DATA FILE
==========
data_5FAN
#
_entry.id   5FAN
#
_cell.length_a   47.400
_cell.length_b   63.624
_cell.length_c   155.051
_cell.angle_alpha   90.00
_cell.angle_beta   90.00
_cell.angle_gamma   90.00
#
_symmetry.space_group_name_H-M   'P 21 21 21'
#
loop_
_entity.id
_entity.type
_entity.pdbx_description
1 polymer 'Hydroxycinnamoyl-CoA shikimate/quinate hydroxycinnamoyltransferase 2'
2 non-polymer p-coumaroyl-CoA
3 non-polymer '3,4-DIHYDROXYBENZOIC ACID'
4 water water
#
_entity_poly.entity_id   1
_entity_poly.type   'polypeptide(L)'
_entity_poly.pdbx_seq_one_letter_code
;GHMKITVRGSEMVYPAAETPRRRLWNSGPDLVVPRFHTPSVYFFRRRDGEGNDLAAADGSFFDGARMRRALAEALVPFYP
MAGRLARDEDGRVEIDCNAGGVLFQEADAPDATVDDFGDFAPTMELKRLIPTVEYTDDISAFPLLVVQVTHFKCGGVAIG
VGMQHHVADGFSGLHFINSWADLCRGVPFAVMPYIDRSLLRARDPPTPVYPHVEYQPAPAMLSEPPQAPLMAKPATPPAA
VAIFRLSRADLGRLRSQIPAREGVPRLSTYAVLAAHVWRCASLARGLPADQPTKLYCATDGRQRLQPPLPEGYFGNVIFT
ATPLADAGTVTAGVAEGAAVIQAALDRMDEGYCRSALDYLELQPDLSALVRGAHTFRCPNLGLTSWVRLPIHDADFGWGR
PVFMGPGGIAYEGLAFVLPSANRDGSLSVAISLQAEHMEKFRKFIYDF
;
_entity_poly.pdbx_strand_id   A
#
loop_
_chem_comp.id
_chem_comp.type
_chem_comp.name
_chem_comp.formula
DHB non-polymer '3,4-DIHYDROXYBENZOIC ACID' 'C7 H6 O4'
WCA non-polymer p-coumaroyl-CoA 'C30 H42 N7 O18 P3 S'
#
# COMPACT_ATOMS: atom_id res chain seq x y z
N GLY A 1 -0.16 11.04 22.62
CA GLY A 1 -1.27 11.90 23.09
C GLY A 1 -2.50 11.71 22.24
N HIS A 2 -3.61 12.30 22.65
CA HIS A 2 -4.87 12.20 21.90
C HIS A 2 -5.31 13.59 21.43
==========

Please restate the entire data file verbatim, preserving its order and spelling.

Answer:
data_5FAN
#
_entry.id   5FAN
#
_cell.length_a   47.400
_cell.length_b   63.624
_cell.length_c   155.051
_cell.angle_alpha   90.00
_cell.angle_beta   90.00
_cell.angle_gamma   90.00
#
_symmetry.space_group_name_H-M   'P 21 21 21'
#
loop_
_entity.id
_entity.type
_entity.pdbx_description
1 polymer 'Hydroxycinnamoyl-CoA shikimate/quinate hydroxycinnamoyltransferase 2'
2 non-polymer p-coumaroyl-CoA
3 non-polymer '3,4-DIHYDROXYBENZOIC ACID'
4 water water
#
_entity_poly.entity_id   1
_entity_poly.type   'polypeptide(L)'
_entity_poly.pdbx_seq_one_letter_code
;GHMKITVRGSEMVYPAAETPRRRLWNSGPDLVVPRFHTPSVYFFRRRDGEGNDLAAADGSFFDGARMRRALAEALVPFYP
MAGRLARDEDGRVEIDCNAGGVLFQEADAPDATVDDFGDFAPTMELKRLIPTVEYTDDISAFPLLVVQVTHFKCGGVAIG
VGMQHHVADGFSGLHFINSWADLCRGVPFAVMPYIDRSLLRARDPPTPVYPHVEYQPAPAMLSEPPQAPLMAKPATPPAA
VAIFRLSRADLGRLRSQIPAREGVPRLSTYAVLAAHVWRCASLARGLPADQPTKLYCATDGRQRLQPPLPEGYFGNVIFT
ATPLADAGTVTAGVAEGAAVIQAALDRMDEGYCRSALDYLELQPDLSALVRGAHTFRCPNLGLTSWVRLPIHDADFGWGR
PVFMGPGGIAYEGLAFVLPSANRDGSLSVAISLQAEHMEKFRKFIYDF
;
_entity_poly.pdbx_strand_id   A
#
loop_
_chem_comp.id
_chem_comp.type
_chem_comp.name
_chem_comp.formula
DHB non-polymer '3,4-DIHYDROXYBENZOIC ACID' 'C7 H6 O4'
WCA non-polymer p-coumaroyl-CoA 'C30 H42 N7 O18 P3 S'
#
# COMPACT_ATOMS: atom_id res chain seq x y z
N GLY A 1 -0.16 11.04 22.62
CA GLY A 1 -1.27 11.90 23.09
C GLY A 1 -2.50 11.71 22.24
N HIS A 2 -3.61 12.30 22.65
CA HIS A 2 -4.87 12.20 21.90
C HIS A 2 -5.31 13.59 21.43